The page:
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Autumn in Paris

parisautumnAlthough my family took several trips back to France when I was growing up, we always went during the summer time. This was mostly because my mother does not believe in traveling for under 2 weeks in most circumstances (which meant going when we were in school was not an option). Because of this, despite my rather extensive time spent in France, I had never seen the country during spring, fall or winter until I moved in Paris in August of 2005.

When I arrived in Paris in mid-August to secure housing and get everything in order before starting my program at the Sorbonne in September, the air was hot and thick with humidity. Every time I descended into the metro, I got hit with a wall of moist, hot air. And despite all of my efforts to look Paris-chic, I would inevitably return home bushy-haired and sweaty with eye makeup on the verge of running down my face.

By the beginning of September, however, something changed, seemingly overnight. Suddenly there was a fresh crispness to the air. The sun was still shining and it was still warm enough to be comfortable in my summer dresses, but suddenly I wasn’t choking on humidity or sticking to my seat. The following months in Paris (and traveling to various places around France to meet my traveling parents during weekends off from class), I discovered that much like at home, autumn was definitely my favorite season in France and an ideal time to be in Paris. The hoards of school tour groups and tourists are gone, the locals are back after their month-long vacations and the weather is usually beautiful.

Before we get to the nitty-gritty, this lovely video of Paris in fall should help convince you this is a good time to go:

Paris in Fall from Dj Veteran on Vimeo.

Getting to Paris in the fall

With great weather, fewer crowds and cheaper airfare to Paris and lower rates at many Paris hotels, autumn is not only a great time to enjoy crisp air and changing leaves, but also an ideal time to save money on your trip.

Because fall is a travel “shoulder season,” smashed in between the summer when visitors flood the city and the holiday season when people come to Paris for Christmas lights, romance and perhaps even some shopping, you have a good chance at finding some particularly great deals on airfare to Paris during the autumn months.

Autumn weather in France

Unless you are accustomed to living somewhere like Hawaii or the Caribbean, when the seasons matter little temperature wise, you are aware that fall is a transition season from summer to winter, and temperatures will vary depending on when during the fall you plan your visit. While the beginning half of September can feel summer like, and you are more likely to wear a skirt, sandals and sunglasses, by October, you’ll be glad to have a coat and umbrella.

Also, even on hot September days in Paris, nights do tend to get quite chilly—so make sure you throw a sweater or light jacket in your bag if you plan on going straight from day-time sightseeing to a meal out or a show that won’t end until later in the evening.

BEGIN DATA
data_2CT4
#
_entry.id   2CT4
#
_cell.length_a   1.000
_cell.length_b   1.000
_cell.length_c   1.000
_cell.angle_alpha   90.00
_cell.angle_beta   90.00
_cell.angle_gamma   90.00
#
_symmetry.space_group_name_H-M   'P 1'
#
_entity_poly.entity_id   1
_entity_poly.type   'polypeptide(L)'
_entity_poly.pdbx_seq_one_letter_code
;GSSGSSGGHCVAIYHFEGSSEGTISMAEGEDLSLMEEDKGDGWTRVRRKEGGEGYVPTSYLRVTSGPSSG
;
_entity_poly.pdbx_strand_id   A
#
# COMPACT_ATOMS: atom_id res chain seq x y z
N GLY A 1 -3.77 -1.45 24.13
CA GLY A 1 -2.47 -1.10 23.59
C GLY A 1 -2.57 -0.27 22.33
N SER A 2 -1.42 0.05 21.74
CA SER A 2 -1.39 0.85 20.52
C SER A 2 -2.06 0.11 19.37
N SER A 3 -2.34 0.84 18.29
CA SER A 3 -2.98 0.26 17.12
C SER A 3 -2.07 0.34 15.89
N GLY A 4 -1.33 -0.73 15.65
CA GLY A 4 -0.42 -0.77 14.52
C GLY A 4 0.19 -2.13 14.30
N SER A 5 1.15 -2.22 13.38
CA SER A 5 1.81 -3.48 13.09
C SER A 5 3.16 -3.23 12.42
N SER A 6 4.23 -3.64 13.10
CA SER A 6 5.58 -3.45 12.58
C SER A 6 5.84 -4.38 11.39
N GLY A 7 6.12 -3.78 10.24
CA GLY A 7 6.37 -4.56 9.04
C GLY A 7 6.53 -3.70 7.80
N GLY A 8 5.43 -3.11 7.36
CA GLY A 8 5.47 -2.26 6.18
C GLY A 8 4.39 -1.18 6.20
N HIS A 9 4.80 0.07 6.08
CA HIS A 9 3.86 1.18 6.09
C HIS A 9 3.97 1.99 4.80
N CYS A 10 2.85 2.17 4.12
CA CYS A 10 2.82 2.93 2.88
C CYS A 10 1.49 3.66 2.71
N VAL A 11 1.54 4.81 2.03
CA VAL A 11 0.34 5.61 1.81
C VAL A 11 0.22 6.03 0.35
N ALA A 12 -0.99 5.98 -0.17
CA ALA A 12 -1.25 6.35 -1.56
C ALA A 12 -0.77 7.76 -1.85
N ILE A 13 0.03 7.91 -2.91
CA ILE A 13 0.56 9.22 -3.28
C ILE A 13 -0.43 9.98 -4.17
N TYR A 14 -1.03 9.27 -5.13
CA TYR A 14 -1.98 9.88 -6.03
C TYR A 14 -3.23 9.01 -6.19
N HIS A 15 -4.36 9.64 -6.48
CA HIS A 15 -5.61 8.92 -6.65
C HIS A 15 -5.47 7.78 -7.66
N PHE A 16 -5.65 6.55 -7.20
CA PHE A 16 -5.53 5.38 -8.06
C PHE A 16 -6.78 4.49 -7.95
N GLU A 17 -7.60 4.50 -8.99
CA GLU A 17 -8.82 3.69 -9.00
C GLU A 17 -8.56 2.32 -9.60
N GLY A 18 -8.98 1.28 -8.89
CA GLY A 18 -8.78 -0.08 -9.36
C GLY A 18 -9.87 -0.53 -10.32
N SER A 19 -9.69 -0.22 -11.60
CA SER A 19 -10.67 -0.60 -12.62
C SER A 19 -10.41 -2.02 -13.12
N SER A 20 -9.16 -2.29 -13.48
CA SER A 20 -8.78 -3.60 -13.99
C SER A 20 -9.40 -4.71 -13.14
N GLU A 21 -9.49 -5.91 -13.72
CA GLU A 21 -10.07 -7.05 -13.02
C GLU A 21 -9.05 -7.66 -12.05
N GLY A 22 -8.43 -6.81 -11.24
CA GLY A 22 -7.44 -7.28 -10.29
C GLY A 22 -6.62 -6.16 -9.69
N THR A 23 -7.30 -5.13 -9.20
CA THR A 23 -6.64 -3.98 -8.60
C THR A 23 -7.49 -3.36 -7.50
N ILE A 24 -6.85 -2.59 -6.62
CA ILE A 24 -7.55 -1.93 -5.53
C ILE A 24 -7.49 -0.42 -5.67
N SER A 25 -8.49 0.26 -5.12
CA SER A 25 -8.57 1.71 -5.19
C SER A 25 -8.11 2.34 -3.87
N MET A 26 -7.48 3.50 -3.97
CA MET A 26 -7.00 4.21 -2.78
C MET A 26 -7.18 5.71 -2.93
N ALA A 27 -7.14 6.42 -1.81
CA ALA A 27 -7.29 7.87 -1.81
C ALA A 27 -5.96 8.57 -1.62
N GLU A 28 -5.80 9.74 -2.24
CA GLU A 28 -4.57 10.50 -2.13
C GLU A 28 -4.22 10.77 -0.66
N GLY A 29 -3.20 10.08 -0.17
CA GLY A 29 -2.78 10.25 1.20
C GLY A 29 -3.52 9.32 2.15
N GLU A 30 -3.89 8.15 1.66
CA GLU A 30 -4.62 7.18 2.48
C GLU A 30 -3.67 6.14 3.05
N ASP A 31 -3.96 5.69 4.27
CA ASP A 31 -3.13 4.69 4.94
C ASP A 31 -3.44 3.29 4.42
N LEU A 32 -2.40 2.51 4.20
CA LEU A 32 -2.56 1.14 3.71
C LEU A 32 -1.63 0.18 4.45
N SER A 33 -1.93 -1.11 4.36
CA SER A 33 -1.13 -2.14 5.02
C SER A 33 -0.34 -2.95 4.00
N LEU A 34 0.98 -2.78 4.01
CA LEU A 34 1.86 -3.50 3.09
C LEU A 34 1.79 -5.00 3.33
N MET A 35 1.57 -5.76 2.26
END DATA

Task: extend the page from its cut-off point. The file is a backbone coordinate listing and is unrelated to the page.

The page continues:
Read more about weather in Paris to get an idea of average daily temperatures, but keep in mind, these temperatures can widely change. If you head to Paris early in the fall, you’ll probably want to pack mostly what you would wear in the summer, and if you go later in the fall, you’ll mostly want to pack what you’d wear in the winter in France.

>>Read more about Paris weather to get an idea for average daily temperatures

Autumn Events in Paris

Journees de Patrimoine

Luckily the coming of fall does not mean a lack of great festivals and events happening in Paris. While there tends to be a higher concentration of celebrating that’s done in the summer, there are still a few major things that happen in the fall that make Paris a great place to visit in the autumn.
Usually taking place during the third week of September each year, les journees de patrioine is a weekend program of events, exhibitions and open/free days at many of Paris’ major cultural institutions—including big museums like the Louvre. The event is meant to celebrate France’s cultural traditions, architecture and art. While you may have to wait in some lines at the more popular spots, this free cultural day is still well worth checking out.

>>Read more about free museum days in Paris

Nuit Blanche

Nuit Blanche, which translates as literally as “white night” and is an expression for all-nighter, is an annual arts festival that takes place from sunset until sunrise on the first Saturday and Sunday of October. Museums , private and public art galleries, pools, cafes, theaters, libraries and other cultural institutions around the city join bars and clubs staying open all through the night for revelers—all for free. It’s a veritable cultural smorgasbord in a city full of culture and art.

Beaujolais Nouveau Festival

At the strike of midnight on the third Thursday of every November, France erupts in massive celebration in honor of the unveiling (or should we say uncorking) of the Beaujolais Nouveau wine. All over Paris you will restaurants, wine bars and cafes offering midnight uncorking of the wine, special menus and celebrations. Even if you aren’t up for staying up into the wee hours of the morning for this event, you will still get to reap the benefits with plenty of specials on this wine for the following weeks.

Other Useful Information about traveling to Paris in the fall:

photo by Anh from flickr